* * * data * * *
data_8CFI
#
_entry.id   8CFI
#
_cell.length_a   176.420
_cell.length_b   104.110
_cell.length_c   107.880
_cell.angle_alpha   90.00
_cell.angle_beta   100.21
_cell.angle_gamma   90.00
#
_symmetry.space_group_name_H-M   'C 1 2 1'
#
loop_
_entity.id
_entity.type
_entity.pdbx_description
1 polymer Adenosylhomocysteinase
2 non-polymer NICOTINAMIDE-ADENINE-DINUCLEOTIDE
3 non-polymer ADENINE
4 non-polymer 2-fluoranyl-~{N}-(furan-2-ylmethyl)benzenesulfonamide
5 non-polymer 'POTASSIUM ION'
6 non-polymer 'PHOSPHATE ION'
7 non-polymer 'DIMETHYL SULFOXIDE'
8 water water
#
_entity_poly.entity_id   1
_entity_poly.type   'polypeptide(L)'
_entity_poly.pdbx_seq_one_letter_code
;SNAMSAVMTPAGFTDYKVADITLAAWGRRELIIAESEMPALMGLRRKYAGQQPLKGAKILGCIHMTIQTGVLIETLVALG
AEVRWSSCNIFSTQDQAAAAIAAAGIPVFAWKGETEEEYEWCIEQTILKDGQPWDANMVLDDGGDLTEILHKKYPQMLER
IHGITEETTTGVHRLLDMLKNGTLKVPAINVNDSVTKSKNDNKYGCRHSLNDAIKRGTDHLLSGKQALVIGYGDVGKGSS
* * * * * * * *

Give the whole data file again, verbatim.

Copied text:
data_8CFI
#
_entry.id   8CFI
#
_cell.length_a   176.420
_cell.length_b   104.110
_cell.length_c   107.880
_cell.angle_alpha   90.00
_cell.angle_beta   100.21
_cell.angle_gamma   90.00
#
_symmetry.space_group_name_H-M   'C 1 2 1'
#
loop_
_entity.id
_entity.type
_entity.pdbx_description
1 polymer Adenosylhomocysteinase
2 non-polymer NICOTINAMIDE-ADENINE-DINUCLEOTIDE
3 non-polymer ADENINE
4 non-polymer 2-fluoranyl-~{N}-(furan-2-ylmethyl)benzenesulfonamide
5 non-polymer 'POTASSIUM ION'
6 non-polymer 'PHOSPHATE ION'
7 non-polymer 'DIMETHYL SULFOXIDE'
8 water water
#
_entity_poly.entity_id   1
_entity_poly.type   'polypeptide(L)'
_entity_poly.pdbx_seq_one_letter_code
;SNAMSAVMTPAGFTDYKVADITLAAWGRRELIIAESEMPALMGLRRKYAGQQPLKGAKILGCIHMTIQTGVLIETLVALG
AEVRWSSCNIFSTQDQAAAAIAAAGIPVFAWKGETEEEYEWCIEQTILKDGQPWDANMVLDDGGDLTEILHKKYPQMLER
IHGITEETTTGVHRLLDMLKNGTLKVPAINVNDSVTKSKNDNKYGCRHSLNDAIKRGTDHLLSGKQALVIGYGDVGKGSS